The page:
Arizona Cardinals may turn to draft to address questions surrounding veterans

NFL Draft News

Arizona’s draft plans largely depend on what the Cardinals decide to do with some of its most prominent veteran players.

The issues start on defense.

Do the Cardinals try to bring back unrestricted free agent Chandler Jones? The 10-year veteran had 10.5 sacks this season, good for second on the team. A two-time First-Team All-Pro selection with 106.5 career sacks will be 32 in about a month. Reports say Jones could be seeking a short-term, $15 million-per-year deal.

Another big decision looms large on defense: Is future Hall of Fame defensive lineman J.J. Watt a part of their future?

The 11-year-veteran didn’t put up huge numbers for Arizona, but his presence was nonetheless felt. The Cardinals’ defense allowed 201 passing yards per game and allowed a QB rating of 84.5 with Watts. However, after suffering a serious shoulder injury against Houston in Week 7 that kept him out of the next 10 games, Arizona’s defense allowed a 99.1 QB passer rating while giving up 18 TD passes. Watts is a three-time Defensive Player of the Year award winner who will soon turn 33.

Then on offense, the Cardinals need to find a true compliment to DeAndre Hopkins.

Start with another UFA, A.J. Green. The two-time All-Pro will be 34 next season but is coming off a solid year. His 54 receptions were tied for third on the team, and his 848 yards were second. But when Hopkins went down in a Week 14 loss to the Los Angeles Rams, Green had 12 receptions for 194 yards and no touchdowns in the final five games. That includes a zero-catch performance in the playoffs against the Rams, a game in which Green will be known for this play:

Therefore, if the Cardinals take a receiver in the first three rounds – something they’ve done in four of the past five drafts – then it could mean the end of Green’s tenure in Arizona.

Another potential loss for the Cardinals: 2019 second-round receiver Andy Isabella (Massachusetts), who played just eight games this past season and was a DNP-coaches decision for many of them. The team could try to trade him, but Arizona is unlikely to get anything more than a late Day 3 pick for Isabella.

However, two candidates emerged as the potential “Robin” to Hopkins’ “Batman” in 2018 second-round pick Christian Kirk (Texas A&M) and rookie second-rounder Rondale Moore (Purdue). Kirk led the team in receptions (77) and yards (982), all career-highs, while Moore finished in a tie for third on the team with 54 receptions, and his 435 yards receiving were fifth.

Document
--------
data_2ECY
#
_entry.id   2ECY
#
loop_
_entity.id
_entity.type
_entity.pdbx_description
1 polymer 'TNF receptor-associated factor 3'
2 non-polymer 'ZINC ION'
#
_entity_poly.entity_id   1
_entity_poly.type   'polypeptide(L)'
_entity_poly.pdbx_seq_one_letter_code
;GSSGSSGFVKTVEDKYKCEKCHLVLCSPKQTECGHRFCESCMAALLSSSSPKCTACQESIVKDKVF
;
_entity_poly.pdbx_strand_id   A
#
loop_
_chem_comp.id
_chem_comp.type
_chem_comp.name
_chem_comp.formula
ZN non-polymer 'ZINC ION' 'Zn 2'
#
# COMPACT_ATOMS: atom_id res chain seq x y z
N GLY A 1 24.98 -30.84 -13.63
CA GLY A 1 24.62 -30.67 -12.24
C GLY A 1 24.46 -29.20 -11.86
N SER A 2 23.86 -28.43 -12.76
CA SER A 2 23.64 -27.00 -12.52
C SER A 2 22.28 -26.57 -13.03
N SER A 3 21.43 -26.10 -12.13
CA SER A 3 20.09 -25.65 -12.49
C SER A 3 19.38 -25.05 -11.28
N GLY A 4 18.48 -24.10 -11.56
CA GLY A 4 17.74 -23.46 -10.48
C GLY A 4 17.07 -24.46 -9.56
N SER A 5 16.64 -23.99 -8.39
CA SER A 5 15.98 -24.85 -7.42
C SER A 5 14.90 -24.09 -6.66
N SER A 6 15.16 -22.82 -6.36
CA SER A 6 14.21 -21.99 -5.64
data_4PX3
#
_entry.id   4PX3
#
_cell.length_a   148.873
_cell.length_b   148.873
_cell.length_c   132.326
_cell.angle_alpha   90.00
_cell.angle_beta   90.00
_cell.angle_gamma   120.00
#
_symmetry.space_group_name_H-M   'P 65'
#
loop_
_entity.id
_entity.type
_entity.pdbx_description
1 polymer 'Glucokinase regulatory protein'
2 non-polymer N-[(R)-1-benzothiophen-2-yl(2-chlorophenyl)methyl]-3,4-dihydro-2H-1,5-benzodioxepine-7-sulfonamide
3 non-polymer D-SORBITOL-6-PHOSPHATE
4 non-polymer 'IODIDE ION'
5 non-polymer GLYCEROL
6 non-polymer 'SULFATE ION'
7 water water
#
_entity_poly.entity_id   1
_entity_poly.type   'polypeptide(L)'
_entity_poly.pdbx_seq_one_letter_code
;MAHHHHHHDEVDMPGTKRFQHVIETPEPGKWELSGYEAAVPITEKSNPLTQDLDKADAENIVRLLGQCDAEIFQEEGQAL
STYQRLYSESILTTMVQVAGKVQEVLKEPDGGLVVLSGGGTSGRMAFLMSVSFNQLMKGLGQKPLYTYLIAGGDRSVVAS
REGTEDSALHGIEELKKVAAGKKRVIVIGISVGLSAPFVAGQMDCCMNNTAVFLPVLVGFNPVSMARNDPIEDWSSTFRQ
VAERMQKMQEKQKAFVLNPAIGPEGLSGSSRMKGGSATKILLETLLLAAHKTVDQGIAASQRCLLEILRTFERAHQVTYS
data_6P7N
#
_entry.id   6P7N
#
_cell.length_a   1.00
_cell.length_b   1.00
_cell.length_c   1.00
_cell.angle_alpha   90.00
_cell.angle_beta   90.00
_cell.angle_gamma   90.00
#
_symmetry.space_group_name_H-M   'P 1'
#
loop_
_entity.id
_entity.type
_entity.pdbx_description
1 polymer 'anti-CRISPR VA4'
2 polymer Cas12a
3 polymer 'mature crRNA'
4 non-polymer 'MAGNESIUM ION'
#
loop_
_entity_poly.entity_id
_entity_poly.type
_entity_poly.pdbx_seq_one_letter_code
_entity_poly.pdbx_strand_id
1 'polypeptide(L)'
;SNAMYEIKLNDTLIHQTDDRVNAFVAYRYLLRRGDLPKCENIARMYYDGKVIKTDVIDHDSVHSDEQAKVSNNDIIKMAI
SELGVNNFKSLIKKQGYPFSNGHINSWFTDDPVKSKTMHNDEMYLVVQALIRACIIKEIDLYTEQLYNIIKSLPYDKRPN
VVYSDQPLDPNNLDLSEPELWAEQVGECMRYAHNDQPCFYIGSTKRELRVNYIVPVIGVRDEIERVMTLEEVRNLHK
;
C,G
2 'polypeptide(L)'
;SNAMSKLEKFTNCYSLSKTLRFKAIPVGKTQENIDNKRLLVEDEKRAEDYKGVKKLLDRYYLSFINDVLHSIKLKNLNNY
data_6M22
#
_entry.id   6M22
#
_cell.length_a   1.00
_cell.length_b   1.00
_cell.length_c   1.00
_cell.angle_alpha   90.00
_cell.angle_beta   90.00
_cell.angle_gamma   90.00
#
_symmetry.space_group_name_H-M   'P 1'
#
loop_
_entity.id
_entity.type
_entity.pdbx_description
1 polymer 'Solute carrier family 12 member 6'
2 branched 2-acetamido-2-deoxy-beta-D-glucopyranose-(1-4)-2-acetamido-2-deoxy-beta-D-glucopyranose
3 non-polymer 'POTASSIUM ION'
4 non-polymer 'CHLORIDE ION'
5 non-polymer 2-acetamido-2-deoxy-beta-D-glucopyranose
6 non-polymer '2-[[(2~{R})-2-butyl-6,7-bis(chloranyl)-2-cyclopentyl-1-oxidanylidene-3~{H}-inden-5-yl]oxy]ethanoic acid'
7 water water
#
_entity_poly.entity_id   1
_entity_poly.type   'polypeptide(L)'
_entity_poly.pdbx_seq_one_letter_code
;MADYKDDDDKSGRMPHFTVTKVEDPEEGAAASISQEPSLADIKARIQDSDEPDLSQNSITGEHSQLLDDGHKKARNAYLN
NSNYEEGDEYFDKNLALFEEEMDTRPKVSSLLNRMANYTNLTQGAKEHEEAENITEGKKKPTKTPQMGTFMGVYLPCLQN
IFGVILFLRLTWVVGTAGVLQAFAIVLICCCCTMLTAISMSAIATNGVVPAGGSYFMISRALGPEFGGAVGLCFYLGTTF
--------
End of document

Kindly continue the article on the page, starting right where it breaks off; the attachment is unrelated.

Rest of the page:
However, like Green, Kirk is also an unrestricted free agent.

The Rams struggled when Hopkins tore his MCL, going 1-4 the rest of the way, including the humiliating 34-11 loss to the Rams in the first round of the playoffs. Hopkins finished the season with career-lows in receptions (42) and yards (572) but is expected to be fully recovered by the time training camp starts.

To be clear, Hopkins is an iron man who had only missed two games in eight seasons prior to this season. However, the nine-year veteran will be 30 by the time next season starts and is coming off his first extended time missed due to injury.

Will he be 100 percent by next season? Unless something else happens in the offseason, Hopkins should be fully healthy.

However, the team needs to show that it can weather the storm better without him – and they might not have Kirk to help them.

Keep an eye on these three draft targets, as all three would address those aforementioned issues surrounding Arizona’s veterans:

Round 1: WR Treylon Burks, Arkansas

The 6-foot-3, 225-pound junior has often been compared to another former Cardinal, former All-Pro receiver David Boston. The two are similar in size, too, as Boston was 6-foot-2, 228-pounds. Like Boston, Burks is an alpha who commands attention and, despite playing through various injuries most of the season, still finished with 66 receptions for 1,104 yards and 11 TDs. He also rushed the ball 14 times for 112 yards and another TD. Receiver isn’t a big need for Arizona, but Burks would give the team a no-doubt WR-1B should Hopkins ever miss time again.

Round 2: DL Phidarian Mathis, Alabama

The 6-foot-4, 312-pound junior is the latest in a long line of Alabama defensive linemen who are pro-ready. Mathis finished with 53 tackles, 10.5 TFLs, 9 sacks and 2 PDs this season. He could start at NT in the Cardinals’ 3-4 defense or serve as Watts’ understudy at defensive end. Either way, history says Mathis will be a solid player. Alabama has had 10 defensive linemen drafted in the first- or second-round since Saban took over in 2007. Out of that total, only one would be considered a true “bust,” while the rest have enjoyed good-to-great careers.

Round 3: Edge Tre’ Williams, Arkansas

The 6-foot-5, 250-pound junior could be used all over Arizona’s defense. He played end in Arkansas’ 3-3-5 defense, so his likely landing spot is along the line as a 5-tech, but he could also see playing time at outside linebacker, especially if Jones leaves in free agency. The former Missouri transfer finished his lone season in Arkansas with 28 tackles, 6.5 TFLs and 6 sacks. Williams was almost single-handily responsible for causing top-prospect Kenyon Green of Texas A&M to play three different positions along the offensive line in that game. One item of note that will be vetted during interviews with teams: Williams opted out of the team’s bowl game after a recent arrest on a DWI charge. Williams declared for the draft about 15 hours later.

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